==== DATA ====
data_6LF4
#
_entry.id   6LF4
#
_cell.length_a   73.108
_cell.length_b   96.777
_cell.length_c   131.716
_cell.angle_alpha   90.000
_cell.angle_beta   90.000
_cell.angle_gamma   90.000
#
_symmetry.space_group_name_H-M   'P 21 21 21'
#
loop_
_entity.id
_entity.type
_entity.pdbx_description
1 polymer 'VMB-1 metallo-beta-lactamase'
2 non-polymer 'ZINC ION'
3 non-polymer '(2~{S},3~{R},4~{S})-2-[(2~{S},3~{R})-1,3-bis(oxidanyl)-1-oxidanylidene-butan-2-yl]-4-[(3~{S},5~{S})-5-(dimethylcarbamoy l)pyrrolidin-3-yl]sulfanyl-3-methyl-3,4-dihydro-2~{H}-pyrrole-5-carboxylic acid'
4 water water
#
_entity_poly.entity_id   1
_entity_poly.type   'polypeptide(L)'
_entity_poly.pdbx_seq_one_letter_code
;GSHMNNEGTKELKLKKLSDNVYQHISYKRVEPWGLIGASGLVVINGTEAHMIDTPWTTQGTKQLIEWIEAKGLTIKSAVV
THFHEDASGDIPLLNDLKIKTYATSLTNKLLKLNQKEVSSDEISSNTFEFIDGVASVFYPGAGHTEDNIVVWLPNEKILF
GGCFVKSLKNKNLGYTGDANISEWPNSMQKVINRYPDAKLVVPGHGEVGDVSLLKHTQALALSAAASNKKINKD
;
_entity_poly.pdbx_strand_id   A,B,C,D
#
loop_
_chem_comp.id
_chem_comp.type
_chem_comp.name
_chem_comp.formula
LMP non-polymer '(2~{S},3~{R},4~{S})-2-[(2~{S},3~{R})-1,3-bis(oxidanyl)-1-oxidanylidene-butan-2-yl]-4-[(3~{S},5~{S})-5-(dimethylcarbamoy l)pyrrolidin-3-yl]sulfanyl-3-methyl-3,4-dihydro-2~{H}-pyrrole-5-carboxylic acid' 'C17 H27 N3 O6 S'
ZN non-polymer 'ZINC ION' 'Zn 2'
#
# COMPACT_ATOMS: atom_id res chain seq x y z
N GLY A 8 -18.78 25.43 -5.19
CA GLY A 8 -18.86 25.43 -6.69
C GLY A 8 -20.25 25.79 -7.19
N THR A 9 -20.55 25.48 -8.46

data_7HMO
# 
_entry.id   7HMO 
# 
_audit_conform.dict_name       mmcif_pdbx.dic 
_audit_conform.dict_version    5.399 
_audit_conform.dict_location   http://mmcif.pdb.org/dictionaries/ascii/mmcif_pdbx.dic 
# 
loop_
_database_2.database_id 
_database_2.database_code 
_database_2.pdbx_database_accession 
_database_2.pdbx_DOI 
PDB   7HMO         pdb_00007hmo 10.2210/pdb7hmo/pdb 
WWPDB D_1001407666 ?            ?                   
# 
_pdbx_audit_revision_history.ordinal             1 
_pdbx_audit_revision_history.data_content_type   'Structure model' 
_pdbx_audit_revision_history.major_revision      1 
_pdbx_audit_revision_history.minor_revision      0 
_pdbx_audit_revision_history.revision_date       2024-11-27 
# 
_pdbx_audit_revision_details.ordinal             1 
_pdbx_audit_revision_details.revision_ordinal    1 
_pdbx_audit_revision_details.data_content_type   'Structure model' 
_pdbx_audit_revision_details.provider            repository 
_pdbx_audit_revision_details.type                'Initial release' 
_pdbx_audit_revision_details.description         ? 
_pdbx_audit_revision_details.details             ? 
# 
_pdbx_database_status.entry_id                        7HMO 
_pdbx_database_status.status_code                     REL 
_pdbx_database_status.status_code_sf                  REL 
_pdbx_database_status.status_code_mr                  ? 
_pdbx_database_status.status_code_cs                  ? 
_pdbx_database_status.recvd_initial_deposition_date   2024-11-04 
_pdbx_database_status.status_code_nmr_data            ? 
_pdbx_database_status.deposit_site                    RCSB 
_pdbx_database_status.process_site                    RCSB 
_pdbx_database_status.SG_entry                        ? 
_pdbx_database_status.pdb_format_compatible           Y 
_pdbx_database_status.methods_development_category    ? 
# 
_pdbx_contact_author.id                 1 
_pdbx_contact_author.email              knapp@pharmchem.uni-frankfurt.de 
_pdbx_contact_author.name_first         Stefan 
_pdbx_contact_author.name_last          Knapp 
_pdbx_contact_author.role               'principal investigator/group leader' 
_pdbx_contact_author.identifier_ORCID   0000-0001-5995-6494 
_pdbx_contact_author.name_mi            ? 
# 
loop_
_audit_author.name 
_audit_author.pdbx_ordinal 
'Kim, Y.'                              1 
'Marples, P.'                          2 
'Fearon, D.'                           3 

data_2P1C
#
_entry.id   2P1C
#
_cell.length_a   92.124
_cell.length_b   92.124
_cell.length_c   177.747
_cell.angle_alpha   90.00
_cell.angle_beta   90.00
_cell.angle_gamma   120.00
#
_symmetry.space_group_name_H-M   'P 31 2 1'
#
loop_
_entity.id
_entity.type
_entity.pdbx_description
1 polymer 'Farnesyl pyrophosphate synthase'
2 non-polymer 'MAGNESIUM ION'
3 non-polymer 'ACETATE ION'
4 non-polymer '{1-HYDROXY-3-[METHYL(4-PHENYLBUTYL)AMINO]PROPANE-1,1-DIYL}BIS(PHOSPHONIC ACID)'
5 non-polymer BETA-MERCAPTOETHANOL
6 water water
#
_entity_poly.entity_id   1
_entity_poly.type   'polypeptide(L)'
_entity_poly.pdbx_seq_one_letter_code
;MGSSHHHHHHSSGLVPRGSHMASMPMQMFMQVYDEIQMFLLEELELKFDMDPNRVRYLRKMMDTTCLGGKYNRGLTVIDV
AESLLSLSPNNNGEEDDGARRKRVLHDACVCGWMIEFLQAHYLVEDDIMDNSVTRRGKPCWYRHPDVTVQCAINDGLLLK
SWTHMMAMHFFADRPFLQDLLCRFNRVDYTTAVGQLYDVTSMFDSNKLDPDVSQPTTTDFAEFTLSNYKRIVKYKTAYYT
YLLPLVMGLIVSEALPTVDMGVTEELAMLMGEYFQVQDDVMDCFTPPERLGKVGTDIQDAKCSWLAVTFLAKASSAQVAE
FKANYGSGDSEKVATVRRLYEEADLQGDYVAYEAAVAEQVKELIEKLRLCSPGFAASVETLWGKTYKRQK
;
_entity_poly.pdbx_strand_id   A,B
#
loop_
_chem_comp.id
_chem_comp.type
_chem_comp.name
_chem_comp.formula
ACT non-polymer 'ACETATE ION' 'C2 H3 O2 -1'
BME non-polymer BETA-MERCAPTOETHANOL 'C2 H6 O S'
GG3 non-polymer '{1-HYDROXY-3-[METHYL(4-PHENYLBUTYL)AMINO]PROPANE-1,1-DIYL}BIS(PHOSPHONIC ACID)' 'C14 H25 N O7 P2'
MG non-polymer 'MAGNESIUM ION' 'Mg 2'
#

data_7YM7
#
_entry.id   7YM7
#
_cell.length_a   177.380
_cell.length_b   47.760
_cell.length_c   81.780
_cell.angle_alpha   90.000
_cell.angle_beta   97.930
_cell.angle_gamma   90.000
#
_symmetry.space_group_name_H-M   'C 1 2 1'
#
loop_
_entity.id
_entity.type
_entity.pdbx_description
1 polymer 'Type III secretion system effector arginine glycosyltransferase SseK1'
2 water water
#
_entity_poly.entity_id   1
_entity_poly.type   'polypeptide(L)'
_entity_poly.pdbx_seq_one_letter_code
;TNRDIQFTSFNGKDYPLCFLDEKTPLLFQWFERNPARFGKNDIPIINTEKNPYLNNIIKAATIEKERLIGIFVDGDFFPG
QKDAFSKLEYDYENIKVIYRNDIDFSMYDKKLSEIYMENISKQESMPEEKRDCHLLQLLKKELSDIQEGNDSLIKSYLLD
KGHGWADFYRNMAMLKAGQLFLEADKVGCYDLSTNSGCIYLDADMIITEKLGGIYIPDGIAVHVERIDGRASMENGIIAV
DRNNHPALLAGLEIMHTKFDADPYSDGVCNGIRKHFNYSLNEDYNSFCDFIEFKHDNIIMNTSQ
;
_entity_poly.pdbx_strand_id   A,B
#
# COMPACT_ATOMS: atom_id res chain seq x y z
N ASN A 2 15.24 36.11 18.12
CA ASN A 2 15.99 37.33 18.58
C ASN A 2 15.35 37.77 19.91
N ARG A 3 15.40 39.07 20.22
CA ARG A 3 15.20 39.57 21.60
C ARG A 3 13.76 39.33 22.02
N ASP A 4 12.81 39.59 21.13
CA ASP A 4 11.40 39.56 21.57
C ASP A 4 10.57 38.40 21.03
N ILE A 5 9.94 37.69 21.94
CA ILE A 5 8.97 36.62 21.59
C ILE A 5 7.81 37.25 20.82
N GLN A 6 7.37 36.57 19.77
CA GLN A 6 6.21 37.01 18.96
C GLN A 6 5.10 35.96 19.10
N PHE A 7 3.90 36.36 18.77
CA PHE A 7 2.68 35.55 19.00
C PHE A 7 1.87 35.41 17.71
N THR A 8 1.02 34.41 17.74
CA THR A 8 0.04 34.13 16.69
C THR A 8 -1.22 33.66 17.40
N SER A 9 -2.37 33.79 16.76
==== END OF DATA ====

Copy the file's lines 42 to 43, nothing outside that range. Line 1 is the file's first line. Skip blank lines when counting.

CA GLY A 8 -18.86 25.43 -6.69
C GLY A 8 -20.25 25.79 -7.19